I would dearly love to know what Adam Phillips thought. Whatever it were, it would be a delight to read, and in itself worthwhile.

After Linear Time: Anthropological Ruminations on the Afterlife

A review of “After Linear Time: Anthropological Ruminations on the Afterlife” an article by Phoebe Cottam UCL

At heart this essay questions the basis and nature of anthropology. This academic discipline is apparently caught up with a desire to be seen as a formal science – however “that anthropology is a science is a significant point of contention within the discipline”. Certainly within UCL there appears to a striving to prove anthropology’s objectivity. This is reflected in the seminar on discussion on “afterlife” which prompts this essay response. The seminar appears to have commenced with a demand to disavow any belief in afterlife and to consign any non-materialist beliefs to the “observed” and presumably inferior races and civilisations.

Cottam asserts that anthropology is a science – “firstly for its positioning within an ontology I call scientific, secondly for its commitment to objectivism”. The first half of this statement appears to be a statement of an axiom and the second to anchor the study of humans within objectivity.

The essay quotes Wallach and Schmidt (Repairing Plato’s Life Boat with Okham’s Razor) with their definition of scientific worldview comprising:

– The atomist hypothesis
– The mechanistic hypothesis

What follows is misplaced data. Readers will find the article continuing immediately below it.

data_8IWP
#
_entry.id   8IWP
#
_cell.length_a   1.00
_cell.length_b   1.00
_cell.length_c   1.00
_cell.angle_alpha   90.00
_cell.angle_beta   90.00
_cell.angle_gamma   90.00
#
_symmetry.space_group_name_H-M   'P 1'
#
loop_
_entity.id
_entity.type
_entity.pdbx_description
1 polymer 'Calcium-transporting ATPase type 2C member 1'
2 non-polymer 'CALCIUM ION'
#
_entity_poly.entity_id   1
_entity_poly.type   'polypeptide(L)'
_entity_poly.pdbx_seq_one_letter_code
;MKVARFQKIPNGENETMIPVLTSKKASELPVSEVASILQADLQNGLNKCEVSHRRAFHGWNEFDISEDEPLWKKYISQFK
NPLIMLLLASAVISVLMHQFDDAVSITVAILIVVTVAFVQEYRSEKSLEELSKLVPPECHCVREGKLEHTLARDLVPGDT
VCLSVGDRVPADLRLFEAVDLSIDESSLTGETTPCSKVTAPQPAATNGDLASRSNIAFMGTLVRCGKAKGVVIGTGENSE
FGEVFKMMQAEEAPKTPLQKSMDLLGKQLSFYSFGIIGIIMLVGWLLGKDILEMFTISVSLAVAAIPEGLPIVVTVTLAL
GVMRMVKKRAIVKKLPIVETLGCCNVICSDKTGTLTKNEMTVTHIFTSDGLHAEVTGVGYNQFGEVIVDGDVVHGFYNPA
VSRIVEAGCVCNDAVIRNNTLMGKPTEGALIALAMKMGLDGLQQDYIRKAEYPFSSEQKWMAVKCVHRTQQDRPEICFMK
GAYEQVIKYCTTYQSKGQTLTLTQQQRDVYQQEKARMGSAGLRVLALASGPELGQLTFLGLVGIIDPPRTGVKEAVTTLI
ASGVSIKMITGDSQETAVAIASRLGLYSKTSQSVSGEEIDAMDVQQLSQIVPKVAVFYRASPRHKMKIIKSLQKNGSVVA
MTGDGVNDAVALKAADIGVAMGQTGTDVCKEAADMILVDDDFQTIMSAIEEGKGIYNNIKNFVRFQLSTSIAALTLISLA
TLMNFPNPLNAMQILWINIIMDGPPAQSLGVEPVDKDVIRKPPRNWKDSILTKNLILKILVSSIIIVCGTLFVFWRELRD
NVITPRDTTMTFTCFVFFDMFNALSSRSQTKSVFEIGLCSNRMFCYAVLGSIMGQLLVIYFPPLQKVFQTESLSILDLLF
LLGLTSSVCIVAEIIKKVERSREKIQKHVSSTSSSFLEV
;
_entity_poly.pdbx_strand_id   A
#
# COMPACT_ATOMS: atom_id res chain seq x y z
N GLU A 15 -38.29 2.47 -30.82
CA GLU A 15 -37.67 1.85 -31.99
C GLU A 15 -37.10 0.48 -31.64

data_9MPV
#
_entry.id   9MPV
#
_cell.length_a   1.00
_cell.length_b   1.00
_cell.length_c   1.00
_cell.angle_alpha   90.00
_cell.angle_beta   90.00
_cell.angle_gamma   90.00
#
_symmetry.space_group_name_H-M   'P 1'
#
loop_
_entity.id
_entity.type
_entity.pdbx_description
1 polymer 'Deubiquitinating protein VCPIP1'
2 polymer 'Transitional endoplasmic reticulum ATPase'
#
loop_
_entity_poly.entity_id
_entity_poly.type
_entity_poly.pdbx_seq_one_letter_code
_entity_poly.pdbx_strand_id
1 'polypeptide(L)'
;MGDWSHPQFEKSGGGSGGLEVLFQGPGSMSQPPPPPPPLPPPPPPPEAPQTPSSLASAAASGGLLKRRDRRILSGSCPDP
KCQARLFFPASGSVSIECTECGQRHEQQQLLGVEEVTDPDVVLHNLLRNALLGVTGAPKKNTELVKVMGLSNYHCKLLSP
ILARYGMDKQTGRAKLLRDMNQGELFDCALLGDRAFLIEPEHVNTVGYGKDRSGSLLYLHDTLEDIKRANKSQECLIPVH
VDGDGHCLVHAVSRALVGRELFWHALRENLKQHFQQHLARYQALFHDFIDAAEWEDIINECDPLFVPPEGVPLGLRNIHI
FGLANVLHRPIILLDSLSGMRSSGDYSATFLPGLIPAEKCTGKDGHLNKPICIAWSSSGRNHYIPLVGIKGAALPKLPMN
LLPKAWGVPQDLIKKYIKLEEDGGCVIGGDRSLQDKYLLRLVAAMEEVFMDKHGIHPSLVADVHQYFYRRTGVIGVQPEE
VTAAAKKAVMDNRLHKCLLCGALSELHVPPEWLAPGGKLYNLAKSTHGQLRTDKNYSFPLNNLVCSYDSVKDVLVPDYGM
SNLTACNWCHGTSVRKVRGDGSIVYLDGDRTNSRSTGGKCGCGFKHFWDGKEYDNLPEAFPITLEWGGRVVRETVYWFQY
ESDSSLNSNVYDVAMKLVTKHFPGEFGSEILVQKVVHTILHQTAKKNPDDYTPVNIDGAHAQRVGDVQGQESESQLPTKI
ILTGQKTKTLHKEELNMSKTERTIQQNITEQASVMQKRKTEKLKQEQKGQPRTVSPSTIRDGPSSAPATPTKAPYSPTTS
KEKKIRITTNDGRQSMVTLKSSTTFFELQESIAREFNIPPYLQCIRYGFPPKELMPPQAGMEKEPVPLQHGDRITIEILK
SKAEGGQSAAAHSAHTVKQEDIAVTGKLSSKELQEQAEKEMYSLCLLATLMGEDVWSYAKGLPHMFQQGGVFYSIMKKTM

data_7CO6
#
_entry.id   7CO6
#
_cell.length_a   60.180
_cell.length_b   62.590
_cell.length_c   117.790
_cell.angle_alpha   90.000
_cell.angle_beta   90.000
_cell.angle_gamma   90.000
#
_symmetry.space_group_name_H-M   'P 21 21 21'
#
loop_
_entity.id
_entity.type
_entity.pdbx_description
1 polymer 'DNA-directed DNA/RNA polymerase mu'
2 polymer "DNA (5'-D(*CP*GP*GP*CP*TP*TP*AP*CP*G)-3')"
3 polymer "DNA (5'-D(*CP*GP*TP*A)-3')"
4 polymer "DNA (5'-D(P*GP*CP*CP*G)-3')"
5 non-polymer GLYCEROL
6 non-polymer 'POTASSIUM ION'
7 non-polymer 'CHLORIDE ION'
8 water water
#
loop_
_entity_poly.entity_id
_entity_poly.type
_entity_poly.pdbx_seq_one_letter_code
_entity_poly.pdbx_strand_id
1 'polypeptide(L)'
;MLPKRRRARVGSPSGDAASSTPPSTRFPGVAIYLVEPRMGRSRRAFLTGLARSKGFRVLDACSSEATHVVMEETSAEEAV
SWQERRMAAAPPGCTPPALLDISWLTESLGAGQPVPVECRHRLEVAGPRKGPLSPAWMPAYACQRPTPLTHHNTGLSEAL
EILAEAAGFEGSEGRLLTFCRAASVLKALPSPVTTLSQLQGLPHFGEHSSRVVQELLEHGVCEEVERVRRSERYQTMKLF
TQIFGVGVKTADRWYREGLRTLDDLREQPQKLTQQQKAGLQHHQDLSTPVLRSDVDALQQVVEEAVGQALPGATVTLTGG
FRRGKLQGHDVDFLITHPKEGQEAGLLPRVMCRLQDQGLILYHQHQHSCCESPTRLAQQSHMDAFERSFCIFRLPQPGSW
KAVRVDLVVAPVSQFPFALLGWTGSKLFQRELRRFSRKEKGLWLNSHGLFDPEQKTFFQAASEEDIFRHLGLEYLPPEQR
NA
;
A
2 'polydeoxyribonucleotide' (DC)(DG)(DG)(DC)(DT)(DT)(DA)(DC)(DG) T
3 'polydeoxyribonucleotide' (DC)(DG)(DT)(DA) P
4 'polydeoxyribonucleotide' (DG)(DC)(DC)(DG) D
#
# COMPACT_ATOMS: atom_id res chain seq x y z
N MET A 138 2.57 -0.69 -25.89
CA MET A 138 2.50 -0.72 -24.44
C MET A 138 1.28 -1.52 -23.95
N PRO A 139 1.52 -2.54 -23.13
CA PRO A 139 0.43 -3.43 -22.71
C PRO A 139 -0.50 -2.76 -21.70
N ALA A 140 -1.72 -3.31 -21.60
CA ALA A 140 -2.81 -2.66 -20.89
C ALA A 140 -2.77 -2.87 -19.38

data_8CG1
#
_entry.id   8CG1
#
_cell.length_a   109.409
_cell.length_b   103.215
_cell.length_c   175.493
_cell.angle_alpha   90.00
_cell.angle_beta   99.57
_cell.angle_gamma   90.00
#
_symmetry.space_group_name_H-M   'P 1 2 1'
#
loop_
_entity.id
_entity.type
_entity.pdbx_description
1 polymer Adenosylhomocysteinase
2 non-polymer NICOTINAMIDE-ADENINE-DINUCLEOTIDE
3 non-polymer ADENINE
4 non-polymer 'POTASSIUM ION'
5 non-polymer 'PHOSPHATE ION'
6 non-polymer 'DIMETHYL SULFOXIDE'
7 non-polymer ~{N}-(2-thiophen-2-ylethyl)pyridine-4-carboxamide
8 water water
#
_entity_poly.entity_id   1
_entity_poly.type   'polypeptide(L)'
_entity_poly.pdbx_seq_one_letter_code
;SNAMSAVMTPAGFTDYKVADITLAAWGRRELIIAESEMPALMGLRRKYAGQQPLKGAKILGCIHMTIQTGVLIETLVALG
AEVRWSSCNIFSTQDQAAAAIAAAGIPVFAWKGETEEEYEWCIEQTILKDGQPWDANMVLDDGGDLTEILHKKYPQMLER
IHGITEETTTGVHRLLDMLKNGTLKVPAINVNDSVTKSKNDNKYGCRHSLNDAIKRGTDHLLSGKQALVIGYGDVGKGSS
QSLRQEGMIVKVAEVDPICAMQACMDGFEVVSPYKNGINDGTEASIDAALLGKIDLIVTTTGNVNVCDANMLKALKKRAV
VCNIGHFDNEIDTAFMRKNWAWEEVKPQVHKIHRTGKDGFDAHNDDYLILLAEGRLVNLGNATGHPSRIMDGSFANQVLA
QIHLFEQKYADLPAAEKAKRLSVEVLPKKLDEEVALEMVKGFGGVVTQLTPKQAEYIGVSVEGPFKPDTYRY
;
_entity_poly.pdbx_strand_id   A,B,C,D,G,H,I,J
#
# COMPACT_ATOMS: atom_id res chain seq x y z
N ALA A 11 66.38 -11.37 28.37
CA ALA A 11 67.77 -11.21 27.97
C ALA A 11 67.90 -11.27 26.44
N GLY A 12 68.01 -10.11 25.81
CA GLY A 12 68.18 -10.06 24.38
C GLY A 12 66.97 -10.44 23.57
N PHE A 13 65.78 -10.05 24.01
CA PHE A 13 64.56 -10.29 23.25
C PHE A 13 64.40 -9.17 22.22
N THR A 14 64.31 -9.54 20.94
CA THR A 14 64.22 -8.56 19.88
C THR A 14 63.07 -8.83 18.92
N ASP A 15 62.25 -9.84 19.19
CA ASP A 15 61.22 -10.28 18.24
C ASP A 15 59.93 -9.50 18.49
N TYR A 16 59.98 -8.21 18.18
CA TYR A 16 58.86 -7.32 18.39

– The materialist hypothesis
– The time irreversibility hypothesis

The rest of the article questions the earlier assertion that anthropology is a science, essentially by attacking the latter time irreversibility hypothesis, which is a fundamental assumption of both mechanism and materialism. Anthropologists find many societies have a concept of co-existing linear and non-linear time , for instance “the two forms the Maya imposed on their past, historical time and cosmic time”. Essentially if existence transcends linear time then a fundamental tenet of the ontology of science is undermined. This leads to the essays’ eventual conclusion that there is a belief system operating within anthropology that wishes to suppress other beliefs – “we cannot presume an anthropological discussion of the afterlife to be apolitical”.

The essay might equally have made a significant evidence based challenge to each of the three other pillars of the scientific-materialist paradigm. However at heart it is pure logic that undermines any claim by anthropology to be a science. A study of man by man must always involve the subject with the object, and it has been proved within mathematics (Godel’s incompleteness theorem) and science (Heisenberg’s uncertainty principle) that because of an infinity of self-referential feedback loops that all “knowledge” is unprovable and can ultimately be traced back to an original axiom or belief.

As Douglas Hofstadter puts it (Godel Escher Bach) “By the way, in passing, it is interesting to note that all results essentially dependent on the fusion of subject and object have been limitative results. In addition to the limitative Theorums [eg Gödel’s Incompleteness Theorum], there is Heisenberg’s uncertainty principle, which says that measuring one quantity renders impossible the simultaneous measurement of a related quantity. I don’t know why all these results are limitative. Make of it what you will.”

Faith is at the core of all, and we would do well to step outside the edifice of thought that it gives birth to, and openly acknowledge our intrinsic beliefs. Atheist materialists simply start from that as an axiom (see above for the 4 hypotheses underlying the scientific worldview). Their dishonesty is to pretend that the resultant logic chain somehow proves the initial premise. Other great religions at least simply state their belief as just that – belief.